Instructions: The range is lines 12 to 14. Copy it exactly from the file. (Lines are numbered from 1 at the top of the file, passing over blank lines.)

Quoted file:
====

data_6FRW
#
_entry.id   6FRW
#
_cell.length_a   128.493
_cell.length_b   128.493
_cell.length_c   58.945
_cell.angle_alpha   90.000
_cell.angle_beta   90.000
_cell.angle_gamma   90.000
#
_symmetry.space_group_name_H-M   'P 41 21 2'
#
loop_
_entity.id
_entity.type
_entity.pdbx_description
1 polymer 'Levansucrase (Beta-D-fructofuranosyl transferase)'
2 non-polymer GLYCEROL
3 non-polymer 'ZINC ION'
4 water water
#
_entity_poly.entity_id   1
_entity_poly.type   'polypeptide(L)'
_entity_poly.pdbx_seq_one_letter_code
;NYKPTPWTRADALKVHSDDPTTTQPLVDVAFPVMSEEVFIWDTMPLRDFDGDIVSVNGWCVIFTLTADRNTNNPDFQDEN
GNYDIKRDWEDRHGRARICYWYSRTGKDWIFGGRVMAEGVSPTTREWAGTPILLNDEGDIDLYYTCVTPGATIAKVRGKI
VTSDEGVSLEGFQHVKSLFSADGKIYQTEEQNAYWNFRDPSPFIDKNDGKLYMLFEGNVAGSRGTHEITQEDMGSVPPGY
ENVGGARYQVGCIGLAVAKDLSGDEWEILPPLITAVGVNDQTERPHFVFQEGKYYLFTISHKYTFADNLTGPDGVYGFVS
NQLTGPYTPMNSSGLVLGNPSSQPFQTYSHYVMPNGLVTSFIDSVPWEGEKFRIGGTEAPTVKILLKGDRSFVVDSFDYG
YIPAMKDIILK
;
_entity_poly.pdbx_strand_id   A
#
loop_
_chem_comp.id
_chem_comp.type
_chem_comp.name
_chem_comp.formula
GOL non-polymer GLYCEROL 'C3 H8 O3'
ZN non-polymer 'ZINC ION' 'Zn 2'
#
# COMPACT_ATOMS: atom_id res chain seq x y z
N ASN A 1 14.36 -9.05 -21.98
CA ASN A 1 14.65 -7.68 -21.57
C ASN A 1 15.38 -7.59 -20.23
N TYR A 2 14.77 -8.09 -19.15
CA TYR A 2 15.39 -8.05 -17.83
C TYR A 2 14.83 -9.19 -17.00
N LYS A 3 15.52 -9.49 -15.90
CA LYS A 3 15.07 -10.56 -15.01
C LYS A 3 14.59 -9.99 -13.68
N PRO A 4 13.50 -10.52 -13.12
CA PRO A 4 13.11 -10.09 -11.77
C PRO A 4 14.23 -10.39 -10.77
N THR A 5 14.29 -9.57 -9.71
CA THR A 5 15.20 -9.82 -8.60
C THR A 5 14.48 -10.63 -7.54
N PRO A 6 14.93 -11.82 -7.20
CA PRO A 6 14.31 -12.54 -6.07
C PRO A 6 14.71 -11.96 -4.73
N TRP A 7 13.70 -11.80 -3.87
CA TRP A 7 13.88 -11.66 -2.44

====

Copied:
_symmetry.space_group_name_H-M   'P 41 21 2'
#
loop_